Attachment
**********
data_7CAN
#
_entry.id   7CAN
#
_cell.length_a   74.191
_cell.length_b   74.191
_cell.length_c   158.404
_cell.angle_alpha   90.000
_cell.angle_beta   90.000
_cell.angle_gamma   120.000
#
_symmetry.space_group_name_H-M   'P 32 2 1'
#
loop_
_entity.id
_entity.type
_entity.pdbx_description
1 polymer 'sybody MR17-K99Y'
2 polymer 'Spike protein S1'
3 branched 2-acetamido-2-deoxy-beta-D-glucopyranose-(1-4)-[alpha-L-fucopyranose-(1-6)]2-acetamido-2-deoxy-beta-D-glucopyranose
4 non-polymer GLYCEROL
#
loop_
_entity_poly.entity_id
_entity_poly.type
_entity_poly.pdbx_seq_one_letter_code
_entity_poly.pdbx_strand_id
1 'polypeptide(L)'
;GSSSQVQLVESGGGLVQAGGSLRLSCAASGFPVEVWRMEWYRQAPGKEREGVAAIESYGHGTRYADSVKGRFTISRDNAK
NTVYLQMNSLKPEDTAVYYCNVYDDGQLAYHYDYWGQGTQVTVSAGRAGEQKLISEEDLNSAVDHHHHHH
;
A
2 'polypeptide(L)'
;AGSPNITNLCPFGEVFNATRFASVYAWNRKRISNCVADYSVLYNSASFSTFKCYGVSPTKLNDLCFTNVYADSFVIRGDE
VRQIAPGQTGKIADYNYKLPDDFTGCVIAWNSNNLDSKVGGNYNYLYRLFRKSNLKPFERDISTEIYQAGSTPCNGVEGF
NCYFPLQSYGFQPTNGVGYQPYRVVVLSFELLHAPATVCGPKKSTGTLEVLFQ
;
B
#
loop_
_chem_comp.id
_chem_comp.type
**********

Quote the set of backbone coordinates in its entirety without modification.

data_7CAN
#
_entry.id   7CAN
#
_cell.length_a   74.191
_cell.length_b   74.191
_cell.length_c   158.404
_cell.angle_alpha   90.000
_cell.angle_beta   90.000
_cell.angle_gamma   120.000
#
_symmetry.space_group_name_H-M   'P 32 2 1'
#
loop_
_entity.id
_entity.type
_entity.pdbx_description
1 polymer 'sybody MR17-K99Y'
2 polymer 'Spike protein S1'
3 branched 2-acetamido-2-deoxy-beta-D-glucopyranose-(1-4)-[alpha-L-fucopyranose-(1-6)]2-acetamido-2-deoxy-beta-D-glucopyranose
4 non-polymer GLYCEROL
#
loop_
_entity_poly.entity_id
_entity_poly.type
_entity_poly.pdbx_seq_one_letter_code
_entity_poly.pdbx_strand_id
1 'polypeptide(L)'
;GSSSQVQLVESGGGLVQAGGSLRLSCAASGFPVEVWRMEWYRQAPGKEREGVAAIESYGHGTRYADSVKGRFTISRDNAK
NTVYLQMNSLKPEDTAVYYCNVYDDGQLAYHYDYWGQGTQVTVSAGRAGEQKLISEEDLNSAVDHHHHHH
;
A
2 'polypeptide(L)'
;AGSPNITNLCPFGEVFNATRFASVYAWNRKRISNCVADYSVLYNSASFSTFKCYGVSPTKLNDLCFTNVYADSFVIRGDE
VRQIAPGQTGKIADYNYKLPDDFTGCVIAWNSNNLDSKVGGNYNYLYRLFRKSNLKPFERDISTEIYQAGSTPCNGVEGF
NCYFPLQSYGFQPTNGVGYQPYRVVVLSFELLHAPATVCGPKKSTGTLEVLFQ
;
B
#
loop_
_chem_comp.id
_chem_comp.type